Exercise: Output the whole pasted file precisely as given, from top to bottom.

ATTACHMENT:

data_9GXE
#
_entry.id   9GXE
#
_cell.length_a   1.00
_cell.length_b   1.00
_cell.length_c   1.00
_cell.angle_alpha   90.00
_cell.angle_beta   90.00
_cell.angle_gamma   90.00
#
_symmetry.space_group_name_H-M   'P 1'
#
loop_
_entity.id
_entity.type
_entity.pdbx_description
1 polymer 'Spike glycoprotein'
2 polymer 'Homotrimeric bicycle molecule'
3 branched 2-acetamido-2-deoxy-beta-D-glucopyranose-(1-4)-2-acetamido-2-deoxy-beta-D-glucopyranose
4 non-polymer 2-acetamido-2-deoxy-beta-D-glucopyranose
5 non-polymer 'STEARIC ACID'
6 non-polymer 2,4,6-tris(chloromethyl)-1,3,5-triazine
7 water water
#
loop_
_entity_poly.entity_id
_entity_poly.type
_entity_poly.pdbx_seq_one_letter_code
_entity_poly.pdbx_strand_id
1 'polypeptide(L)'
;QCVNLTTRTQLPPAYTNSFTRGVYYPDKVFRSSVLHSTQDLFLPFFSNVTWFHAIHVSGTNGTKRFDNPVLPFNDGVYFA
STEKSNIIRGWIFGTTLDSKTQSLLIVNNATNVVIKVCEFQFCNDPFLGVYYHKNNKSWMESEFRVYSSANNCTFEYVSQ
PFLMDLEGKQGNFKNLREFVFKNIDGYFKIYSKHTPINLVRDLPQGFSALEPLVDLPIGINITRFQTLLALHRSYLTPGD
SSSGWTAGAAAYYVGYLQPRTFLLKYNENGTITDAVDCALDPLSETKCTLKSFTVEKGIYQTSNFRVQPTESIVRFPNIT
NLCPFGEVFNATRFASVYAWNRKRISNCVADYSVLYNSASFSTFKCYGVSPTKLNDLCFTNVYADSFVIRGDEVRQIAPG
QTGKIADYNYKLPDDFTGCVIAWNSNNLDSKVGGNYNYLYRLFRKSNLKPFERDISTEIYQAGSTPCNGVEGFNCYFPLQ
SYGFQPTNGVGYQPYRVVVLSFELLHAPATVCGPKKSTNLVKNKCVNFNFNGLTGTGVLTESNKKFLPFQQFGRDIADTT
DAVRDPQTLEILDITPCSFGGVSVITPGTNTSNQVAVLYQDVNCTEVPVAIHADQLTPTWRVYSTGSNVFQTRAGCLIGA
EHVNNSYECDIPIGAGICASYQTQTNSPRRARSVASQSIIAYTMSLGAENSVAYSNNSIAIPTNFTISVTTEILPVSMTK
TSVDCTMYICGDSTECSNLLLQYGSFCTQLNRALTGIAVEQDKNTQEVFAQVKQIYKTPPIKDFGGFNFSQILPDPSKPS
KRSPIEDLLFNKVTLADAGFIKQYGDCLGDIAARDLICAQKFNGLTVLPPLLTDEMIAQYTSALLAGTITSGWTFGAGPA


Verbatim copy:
data_9GXE
#
_entry.id   9GXE
#
_cell.length_a   1.00
_cell.length_b   1.00
_cell.length_c   1.00
_cell.angle_alpha   90.00
_cell.angle_beta   90.00
_cell.angle_gamma   90.00
#
_symmetry.space_group_name_H-M   'P 1'
#
loop_
_entity.id
_entity.type
_entity.pdbx_description
1 polymer 'Spike glycoprotein'
2 polymer 'Homotrimeric bicycle molecule'
3 branched 2-acetamido-2-deoxy-beta-D-glucopyranose-(1-4)-2-acetamido-2-deoxy-beta-D-glucopyranose
4 non-polymer 2-acetamido-2-deoxy-beta-D-glucopyranose
5 non-polymer 'STEARIC ACID'
6 non-polymer 2,4,6-tris(chloromethyl)-1,3,5-triazine
7 water water
#
loop_
_entity_poly.entity_id
_entity_poly.type
_entity_poly.pdbx_seq_one_letter_code
_entity_poly.pdbx_strand_id
1 'polypeptide(L)'
;QCVNLTTRTQLPPAYTNSFTRGVYYPDKVFRSSVLHSTQDLFLPFFSNVTWFHAIHVSGTNGTKRFDNPVLPFNDGVYFA
STEKSNIIRGWIFGTTLDSKTQSLLIVNNATNVVIKVCEFQFCNDPFLGVYYHKNNKSWMESEFRVYSSANNCTFEYVSQ
PFLMDLEGKQGNFKNLREFVFKNIDGYFKIYSKHTPINLVRDLPQGFSALEPLVDLPIGINITRFQTLLALHRSYLTPGD
SSSGWTAGAAAYYVGYLQPRTFLLKYNENGTITDAVDCALDPLSETKCTLKSFTVEKGIYQTSNFRVQPTESIVRFPNIT
NLCPFGEVFNATRFASVYAWNRKRISNCVADYSVLYNSASFSTFKCYGVSPTKLNDLCFTNVYADSFVIRGDEVRQIAPG
QTGKIADYNYKLPDDFTGCVIAWNSNNLDSKVGGNYNYLYRLFRKSNLKPFERDISTEIYQAGSTPCNGVEGFNCYFPLQ
SYGFQPTNGVGYQPYRVVVLSFELLHAPATVCGPKKSTNLVKNKCVNFNFNGLTGTGVLTESNKKFLPFQQFGRDIADTT
DAVRDPQTLEILDITPCSFGGVSVITPGTNTSNQVAVLYQDVNCTEVPVAIHADQLTPTWRVYSTGSNVFQTRAGCLIGA
EHVNNSYECDIPIGAGICASYQTQTNSPRRARSVASQSIIAYTMSLGAENSVAYSNNSIAIPTNFTISVTTEILPVSMTK
TSVDCTMYICGDSTECSNLLLQYGSFCTQLNRALTGIAVEQDKNTQEVFAQVKQIYKTPPIKDFGGFNFSQILPDPSKPS
KRSPIEDLLFNKVTLADAGFIKQYGDCLGDIAARDLICAQKFNGLTVLPPLLTDEMIAQYTSALLAGTITSGWTFGAGPA